Muscle Building

The science behind weight lifting and building muscle

In the article about strength training I mentioned some things about the science of muscle building and how it works, well here’s the article about the “Why” behind my training methods.

Muscle building and strength training go hand in hand. If you bring up your strength on key lifts and eat at caloric surplus you will build muscle. However, if you don’t you will get stronger without adding muscle and weight, thus increasing your relative strength. This is the complete opposite of what strongmen do, they just want to get as strong as possible and they don’t care if they gain weight.

To look good you want to get your relative strength up as high as possible. This means dropping body fat and building enough muscle to maximize relative strength, not absolute strength like strongmen.

Muscle anatomy

Skeletal muscle has a fairly easy to understand anatomy. It all comes down to fibers called myofilaments, these are long protein strings sliding past each other. The myosin myofilament pulls on the actin and they produce muscle flexion and extension, this way we can move the way we do.

muscle anatomy.jpg
Muscle Anatomy

Next are the bundles of myofilaments, called myofibrils. These myofilament clusters are surrounded by sarcoplasmic reticulum and transverse tubule. These both have an essential function regarding muscle contraction and relaxation. When these myofibrils are bundled again and wrapped in plasma membrane, they form muscle fibers (or muscle cells). Many muscle fibers are then bundled into fascicles and multiple fascicles make up a skeletal muscle.

The myofilaments will slide past each other and contract the muscle when an impulse is send from the central nervous system. The stronger the impulse the faster and more powerful the contraction of the muscle fibers will be.

Biological science behind muscle hypertrophy

When you are training your muscles with resistance training the body will respond. Every time you lift weights your muscles will be damaged, because of the stress on the muscle fibers, micro tears will appear and your body will repair these and strengthen the muscle to better handle the resistance next time. This might result in bigger muscles . But here are two different ways for your body to increase skeletal muscle size.

Whether or not your muscle size will increase depends on the presence of resources and energy stores. By training for strength but eating at a calorie deficit you will increase strength without gaining weight, thus you will build more relative strength. If you do eat in a caloric surplus you will build muscle in one of two possible ways.

The first is when your muscles are under tension for a medium period of time, this means 30 to 60 seconds. The time under tension (TUT) here is the time your muscles are working. Your body will respond by repairing cells of course, but furthermore it will mostly increase the fluids around the muscle cells. Simply said, these fluids contain the fuel for your muscles. This happens when training in the rep range 8-15. Don’t take this as a solid number or a fact, but as a guideline. It’s different for everyone and not a definite threshold. Between the two different hypertrophies there is more of a border area, the types of growth will happen simultaneously but in various percentages of total growth.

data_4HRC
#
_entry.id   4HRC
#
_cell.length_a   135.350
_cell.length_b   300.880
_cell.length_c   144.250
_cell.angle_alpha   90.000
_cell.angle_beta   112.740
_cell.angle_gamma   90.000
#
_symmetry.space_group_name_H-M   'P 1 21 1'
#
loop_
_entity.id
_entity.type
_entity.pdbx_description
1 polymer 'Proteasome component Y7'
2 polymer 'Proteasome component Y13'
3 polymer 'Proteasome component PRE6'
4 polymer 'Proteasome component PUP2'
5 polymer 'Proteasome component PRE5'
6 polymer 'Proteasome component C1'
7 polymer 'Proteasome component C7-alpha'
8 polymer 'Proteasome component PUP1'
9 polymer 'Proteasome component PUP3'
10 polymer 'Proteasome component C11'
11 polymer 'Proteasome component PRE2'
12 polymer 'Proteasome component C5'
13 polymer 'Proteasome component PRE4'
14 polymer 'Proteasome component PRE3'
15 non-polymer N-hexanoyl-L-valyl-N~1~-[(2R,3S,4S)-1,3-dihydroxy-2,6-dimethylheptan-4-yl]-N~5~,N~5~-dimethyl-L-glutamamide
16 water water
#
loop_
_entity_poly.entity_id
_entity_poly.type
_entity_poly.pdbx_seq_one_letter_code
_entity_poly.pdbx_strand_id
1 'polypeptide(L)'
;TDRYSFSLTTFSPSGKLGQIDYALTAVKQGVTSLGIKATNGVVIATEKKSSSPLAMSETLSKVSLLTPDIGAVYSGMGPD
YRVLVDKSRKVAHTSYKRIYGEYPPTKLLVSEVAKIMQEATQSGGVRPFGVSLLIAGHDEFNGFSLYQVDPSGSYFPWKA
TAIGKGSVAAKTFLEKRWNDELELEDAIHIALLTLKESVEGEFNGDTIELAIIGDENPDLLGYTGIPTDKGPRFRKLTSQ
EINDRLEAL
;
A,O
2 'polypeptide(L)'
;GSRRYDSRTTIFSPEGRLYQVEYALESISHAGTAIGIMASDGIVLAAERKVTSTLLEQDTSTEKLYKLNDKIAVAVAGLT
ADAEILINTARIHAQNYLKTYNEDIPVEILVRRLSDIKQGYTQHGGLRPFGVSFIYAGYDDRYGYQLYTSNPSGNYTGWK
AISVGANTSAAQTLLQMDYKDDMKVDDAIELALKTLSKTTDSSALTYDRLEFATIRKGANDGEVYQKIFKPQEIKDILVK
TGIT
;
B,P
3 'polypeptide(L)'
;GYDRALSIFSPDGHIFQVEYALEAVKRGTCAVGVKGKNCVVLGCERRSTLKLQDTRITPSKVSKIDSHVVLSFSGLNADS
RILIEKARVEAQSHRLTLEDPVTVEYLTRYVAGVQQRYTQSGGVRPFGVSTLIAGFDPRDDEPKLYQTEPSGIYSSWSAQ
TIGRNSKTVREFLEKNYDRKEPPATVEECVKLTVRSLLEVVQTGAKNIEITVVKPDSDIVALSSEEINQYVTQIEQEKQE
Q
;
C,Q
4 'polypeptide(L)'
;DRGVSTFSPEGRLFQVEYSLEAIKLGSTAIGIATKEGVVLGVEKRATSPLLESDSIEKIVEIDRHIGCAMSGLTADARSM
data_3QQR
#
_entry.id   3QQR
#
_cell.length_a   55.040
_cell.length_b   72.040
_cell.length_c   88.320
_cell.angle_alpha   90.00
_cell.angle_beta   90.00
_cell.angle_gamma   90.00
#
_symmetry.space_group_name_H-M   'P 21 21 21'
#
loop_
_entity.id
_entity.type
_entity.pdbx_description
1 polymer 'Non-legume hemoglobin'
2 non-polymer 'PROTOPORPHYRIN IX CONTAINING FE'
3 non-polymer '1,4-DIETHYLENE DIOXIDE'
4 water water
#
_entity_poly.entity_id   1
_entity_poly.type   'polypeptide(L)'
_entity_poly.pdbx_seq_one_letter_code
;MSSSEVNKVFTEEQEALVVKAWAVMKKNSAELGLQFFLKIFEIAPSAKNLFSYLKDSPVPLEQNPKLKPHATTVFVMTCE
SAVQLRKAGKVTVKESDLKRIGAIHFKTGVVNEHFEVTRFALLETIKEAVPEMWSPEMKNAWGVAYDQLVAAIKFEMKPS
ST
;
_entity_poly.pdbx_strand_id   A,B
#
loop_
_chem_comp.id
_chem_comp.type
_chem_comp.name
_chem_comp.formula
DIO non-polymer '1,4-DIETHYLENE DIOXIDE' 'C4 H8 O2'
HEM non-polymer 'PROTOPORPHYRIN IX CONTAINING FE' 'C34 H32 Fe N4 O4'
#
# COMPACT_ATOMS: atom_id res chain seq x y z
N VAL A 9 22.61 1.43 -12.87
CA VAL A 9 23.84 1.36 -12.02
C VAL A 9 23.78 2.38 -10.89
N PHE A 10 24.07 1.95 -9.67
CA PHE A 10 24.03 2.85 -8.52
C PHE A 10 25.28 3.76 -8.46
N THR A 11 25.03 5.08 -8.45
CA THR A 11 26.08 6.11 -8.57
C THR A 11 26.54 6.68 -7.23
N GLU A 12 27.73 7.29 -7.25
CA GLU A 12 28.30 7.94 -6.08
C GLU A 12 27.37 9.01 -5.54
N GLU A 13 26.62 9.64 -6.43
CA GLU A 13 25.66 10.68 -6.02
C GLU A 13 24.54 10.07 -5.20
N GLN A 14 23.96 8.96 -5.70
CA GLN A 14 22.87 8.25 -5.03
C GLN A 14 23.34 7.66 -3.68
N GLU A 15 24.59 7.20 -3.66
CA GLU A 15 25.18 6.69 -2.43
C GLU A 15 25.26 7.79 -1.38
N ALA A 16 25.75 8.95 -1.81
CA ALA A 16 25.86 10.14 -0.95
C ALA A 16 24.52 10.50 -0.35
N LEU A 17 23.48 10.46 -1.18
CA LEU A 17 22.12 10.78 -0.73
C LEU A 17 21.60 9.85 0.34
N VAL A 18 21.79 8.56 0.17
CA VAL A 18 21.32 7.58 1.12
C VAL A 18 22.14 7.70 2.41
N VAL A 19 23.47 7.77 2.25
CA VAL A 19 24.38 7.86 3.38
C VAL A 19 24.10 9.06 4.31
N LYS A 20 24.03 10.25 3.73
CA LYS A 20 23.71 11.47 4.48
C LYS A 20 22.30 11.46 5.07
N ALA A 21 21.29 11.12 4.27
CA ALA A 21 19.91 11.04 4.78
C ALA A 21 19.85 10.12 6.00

Now when you are training for strength your central nervous system will be damaged because of the high neural activity during heavy sets. The nervous system will be repaired and improved to handle stronger neural impulses which results in greater strength. But a muscle can only produce so much power, so to keep the muscles safe and make sure they won’t damage too bad your body will also strengthen skeletal muscle. This means it will build more muscle fibers to lower the stress on each individual fiber. Some sarcoplasmic hypertrophy will take place as well but in a much smaller percentage than would happen if you train in the higher rep range. This new type of growth, increase in muscle fibers, is called myofibrillar hypertrophy and that is exactly what we want.

The amount of fluids in your muscles will vary greatly. Are you drinking enough and are you using the muscle enough? Or could the muscle work with less fluid around the muscle fibers? These small differences will show greatly in muscle size. And when this happens your muscle will look flat and you’ll look considerably smaller if you don’t work out for a while.  If you build more muscle fibers however, even after a few weeks of training you will still have most of your size and strength. Not only will this type of growth build better muscle for the long run, it will also help you develop a strong, dense and proportionate muscular body.

Hope you enjoyed this article, ’till next time!

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